Week 7: Research with Human Subjects

Medical Research


Determine causes of diseases.

Determine effective treatments for diseases.

Effective clinical trials: Evidence-based medicine

Randomized: Divide people randomly into conditions.

Double blind: Neither the participants (subjects) nor the researchers know what condition each participant is in.

Placebo controlled: Include a condition in which people are given a non-treatment.

Canadian Tri-Council Policy Statement on Ethical Conduct for Research Involving Humans


  1. Respect for persons: autonomy, protect those with diminished autonomy
  2. Concern for welfare: quality of life, avoidance of harm
  3. Justice: fairness and equality


  1. Does the proposed research jeopardize the safety of participants and/or researchers?
  2. Are the risks to the participants justified by the potential benefits of the research?
  3. Is there a process that ensures that participants give consent?
  4. Do the researchers have any conflicts of interest?
  5. Do incentives of the study make participants vulnerable to harm?
  6. Are there threats to privacy and confidentiality?
  7. Does dissemination of results put participants at risk?
  8. Are vulnerable individuals included in the study?  If so, how are they protected?
  9. Are relevant individuals or groups being excluded from the study?

Competence vs Incompetence

A person is competent to make medical decisions if he or she:

Examples of incompetent people:

Research Involving Competent Persons

Some Notorious Cases

Tuskegee Experiment, 1932-1972

Nazi Medical Experiments

Some Canadian Cases

Brainwashing at McGill

The Olivieri controversy

David Healy

Ethical Issues

1. Should research be approved by Research Ethics Boards (REB)?

2. Does research require informed consent by the subjects? What degree of information is necessary?

3. How can the risks to subjects be balanced against the potential benefits for later patients?

4. Is it ethical to use placebos, especially when standard therapies are available?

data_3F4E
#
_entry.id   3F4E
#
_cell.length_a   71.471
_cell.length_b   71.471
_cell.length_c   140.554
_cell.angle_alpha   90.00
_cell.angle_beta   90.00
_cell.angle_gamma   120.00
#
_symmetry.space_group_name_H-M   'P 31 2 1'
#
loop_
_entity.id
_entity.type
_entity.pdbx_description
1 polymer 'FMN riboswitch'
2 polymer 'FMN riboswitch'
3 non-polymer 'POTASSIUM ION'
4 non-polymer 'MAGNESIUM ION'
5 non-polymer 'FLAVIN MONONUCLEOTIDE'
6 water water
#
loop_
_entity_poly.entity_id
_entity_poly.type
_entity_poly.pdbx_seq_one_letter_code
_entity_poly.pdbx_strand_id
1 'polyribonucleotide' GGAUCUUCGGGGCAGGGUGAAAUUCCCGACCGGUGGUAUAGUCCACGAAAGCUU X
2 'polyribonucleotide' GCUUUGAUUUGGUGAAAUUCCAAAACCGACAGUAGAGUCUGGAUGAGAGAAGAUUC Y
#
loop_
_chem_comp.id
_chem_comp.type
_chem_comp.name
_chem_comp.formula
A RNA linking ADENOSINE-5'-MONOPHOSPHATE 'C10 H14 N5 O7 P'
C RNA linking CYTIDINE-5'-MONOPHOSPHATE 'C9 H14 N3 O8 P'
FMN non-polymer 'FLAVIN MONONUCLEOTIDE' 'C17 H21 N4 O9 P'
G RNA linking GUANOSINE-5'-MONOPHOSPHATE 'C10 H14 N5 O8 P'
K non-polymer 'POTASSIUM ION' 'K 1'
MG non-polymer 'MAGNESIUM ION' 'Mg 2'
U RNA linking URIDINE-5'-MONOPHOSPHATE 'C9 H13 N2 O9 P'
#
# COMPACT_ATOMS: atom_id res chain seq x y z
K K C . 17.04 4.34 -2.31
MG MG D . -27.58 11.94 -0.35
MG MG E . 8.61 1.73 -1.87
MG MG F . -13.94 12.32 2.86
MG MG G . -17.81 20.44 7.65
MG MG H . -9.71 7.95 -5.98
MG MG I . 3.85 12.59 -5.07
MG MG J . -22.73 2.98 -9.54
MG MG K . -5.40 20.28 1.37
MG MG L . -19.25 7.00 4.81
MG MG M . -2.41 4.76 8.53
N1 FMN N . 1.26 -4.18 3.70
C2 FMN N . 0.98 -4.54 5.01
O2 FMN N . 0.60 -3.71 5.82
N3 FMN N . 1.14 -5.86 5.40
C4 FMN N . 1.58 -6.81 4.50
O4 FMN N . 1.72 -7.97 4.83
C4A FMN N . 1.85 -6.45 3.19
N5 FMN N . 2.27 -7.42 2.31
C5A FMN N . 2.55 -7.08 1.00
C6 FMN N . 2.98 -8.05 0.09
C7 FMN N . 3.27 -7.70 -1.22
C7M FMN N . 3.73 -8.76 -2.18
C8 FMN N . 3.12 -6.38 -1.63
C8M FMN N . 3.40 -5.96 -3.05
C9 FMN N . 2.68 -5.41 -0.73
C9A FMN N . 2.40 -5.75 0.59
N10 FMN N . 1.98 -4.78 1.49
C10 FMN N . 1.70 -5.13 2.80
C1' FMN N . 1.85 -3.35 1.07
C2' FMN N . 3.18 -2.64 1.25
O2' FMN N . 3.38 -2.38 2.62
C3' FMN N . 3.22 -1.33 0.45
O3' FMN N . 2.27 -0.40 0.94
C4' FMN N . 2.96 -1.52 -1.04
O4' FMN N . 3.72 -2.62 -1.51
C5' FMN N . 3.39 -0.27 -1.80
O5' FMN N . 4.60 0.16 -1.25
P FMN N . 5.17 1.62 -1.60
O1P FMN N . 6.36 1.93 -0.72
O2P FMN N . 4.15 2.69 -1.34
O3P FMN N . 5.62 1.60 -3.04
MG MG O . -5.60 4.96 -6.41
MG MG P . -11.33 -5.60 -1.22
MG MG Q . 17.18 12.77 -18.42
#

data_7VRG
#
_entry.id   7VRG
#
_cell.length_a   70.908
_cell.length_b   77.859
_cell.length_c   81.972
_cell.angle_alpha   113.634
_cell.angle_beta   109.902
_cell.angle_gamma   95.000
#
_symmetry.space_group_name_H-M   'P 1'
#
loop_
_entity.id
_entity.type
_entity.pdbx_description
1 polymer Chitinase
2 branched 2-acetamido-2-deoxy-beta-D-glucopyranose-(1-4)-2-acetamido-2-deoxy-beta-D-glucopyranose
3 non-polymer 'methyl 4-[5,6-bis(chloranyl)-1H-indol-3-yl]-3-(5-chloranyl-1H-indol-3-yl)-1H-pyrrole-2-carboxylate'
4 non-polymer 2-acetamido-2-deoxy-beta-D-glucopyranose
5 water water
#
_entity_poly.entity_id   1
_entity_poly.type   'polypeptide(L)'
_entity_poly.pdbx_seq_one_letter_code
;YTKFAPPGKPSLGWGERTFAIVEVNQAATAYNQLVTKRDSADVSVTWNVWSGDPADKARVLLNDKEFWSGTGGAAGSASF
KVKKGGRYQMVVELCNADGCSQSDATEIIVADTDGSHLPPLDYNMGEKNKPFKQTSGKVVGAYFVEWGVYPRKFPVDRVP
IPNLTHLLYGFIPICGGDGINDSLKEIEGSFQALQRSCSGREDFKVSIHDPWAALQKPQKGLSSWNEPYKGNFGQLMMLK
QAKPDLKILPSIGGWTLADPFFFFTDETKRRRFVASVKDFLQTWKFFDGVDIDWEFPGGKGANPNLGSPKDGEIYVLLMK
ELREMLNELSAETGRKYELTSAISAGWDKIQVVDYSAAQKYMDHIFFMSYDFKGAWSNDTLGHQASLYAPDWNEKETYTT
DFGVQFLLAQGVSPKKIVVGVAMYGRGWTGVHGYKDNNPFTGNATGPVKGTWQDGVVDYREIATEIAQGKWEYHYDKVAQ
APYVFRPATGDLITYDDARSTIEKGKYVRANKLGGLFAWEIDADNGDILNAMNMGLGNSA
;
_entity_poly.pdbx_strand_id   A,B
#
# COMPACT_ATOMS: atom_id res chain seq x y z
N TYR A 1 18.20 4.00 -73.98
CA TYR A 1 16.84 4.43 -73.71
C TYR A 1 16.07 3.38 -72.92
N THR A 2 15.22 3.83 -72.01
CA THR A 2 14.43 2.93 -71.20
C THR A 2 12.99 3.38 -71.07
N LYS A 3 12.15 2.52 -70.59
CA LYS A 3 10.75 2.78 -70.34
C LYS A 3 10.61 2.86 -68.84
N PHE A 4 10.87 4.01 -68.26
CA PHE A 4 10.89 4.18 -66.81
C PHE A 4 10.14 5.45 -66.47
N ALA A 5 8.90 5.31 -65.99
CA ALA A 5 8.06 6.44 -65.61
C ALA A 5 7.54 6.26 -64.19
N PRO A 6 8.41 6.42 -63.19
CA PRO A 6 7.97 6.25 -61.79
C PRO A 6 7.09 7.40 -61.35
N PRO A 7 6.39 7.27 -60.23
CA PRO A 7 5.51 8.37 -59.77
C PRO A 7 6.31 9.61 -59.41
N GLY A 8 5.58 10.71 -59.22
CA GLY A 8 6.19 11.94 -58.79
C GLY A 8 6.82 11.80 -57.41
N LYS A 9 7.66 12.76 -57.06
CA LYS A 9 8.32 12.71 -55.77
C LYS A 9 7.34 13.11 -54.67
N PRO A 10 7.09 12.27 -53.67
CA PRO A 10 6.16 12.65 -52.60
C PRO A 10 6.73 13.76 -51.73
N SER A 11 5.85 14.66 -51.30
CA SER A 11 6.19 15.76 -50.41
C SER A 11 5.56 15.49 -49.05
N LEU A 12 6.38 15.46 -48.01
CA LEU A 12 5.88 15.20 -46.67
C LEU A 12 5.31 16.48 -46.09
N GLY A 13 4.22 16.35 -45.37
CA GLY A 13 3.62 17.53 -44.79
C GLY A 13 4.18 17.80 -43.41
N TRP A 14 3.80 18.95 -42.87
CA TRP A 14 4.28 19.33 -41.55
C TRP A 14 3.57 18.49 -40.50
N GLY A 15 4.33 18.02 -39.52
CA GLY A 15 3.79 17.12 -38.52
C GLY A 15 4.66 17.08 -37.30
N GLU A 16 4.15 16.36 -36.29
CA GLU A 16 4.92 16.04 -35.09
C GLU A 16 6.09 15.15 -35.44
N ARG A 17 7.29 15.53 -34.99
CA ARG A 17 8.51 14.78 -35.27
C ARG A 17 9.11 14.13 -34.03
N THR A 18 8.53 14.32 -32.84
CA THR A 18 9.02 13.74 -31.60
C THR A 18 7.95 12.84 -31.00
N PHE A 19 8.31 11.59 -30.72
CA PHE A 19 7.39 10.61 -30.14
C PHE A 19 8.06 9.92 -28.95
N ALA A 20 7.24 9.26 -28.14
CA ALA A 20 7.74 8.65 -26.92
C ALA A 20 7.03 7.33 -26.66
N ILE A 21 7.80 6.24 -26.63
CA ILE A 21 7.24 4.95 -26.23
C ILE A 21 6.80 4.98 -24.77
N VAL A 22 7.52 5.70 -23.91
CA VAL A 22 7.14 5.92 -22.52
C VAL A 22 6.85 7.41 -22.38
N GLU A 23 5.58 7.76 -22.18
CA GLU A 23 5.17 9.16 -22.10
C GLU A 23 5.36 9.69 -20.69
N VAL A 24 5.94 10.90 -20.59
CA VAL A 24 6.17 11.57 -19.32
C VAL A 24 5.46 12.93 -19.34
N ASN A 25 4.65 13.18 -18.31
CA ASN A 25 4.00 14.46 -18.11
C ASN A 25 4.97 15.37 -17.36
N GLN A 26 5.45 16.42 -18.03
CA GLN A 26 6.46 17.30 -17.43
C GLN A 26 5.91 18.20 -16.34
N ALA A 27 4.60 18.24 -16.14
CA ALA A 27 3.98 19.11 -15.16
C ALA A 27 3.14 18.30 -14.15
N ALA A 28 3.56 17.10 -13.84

5. Should medical research be funded by industry?

6. Should industry employ medical ghostwriters?

Placebo Trials

Placebos are used to determine whether a treatment is biologically effective.

Problem 1: Deception vs. informed consent.

Problem 2: Availability of standard therapies.

University-Industry Relationships


  1. Researchers may have conflicts of interest, becoming motivated to get results that support those who fund them.
  2. Universities may have conflicts of interest, not supporting ethical researchers.

Possible Solutions

  1. Have researchers disclose all sources of funding.
  2. Schafer: Ban all industry funding of university research.
  3. Moderate: ensure more oversight.

Research Involving Incompetent Persons

Neonatal Research

Problems with informed consent:

Manning's solution:


Kinds of dementia: senile, Huntington's.

Dementia involves loss of insight, intellect, and judgement.

Should patient's be informed that they have Huntington's?

How directive should physicians be?

Review Questions for Week 7

  1. For experiments with human subjects, what is informed consent and why is it necessary?
  2. State 5 proposed rules for governing university-industrial relationships.
  3. Essay question: Discuss whether using placebos in research with human subjects is right or wrong, taking into account consequences and rights and duties. For each option, discuss: consequences pro, con, and overall; rights pro, con, and overall; your overall conclusion concerning the options based on consequences and rights.
  4. Why is it difficult to acquire informed consent in neonatal research?
  5. How does dementia render people incompetent to provide informed consent?

Phil 226

Computational Epistemology Laboratory.

Paul Thagard

This page updated Oct. 29, 2012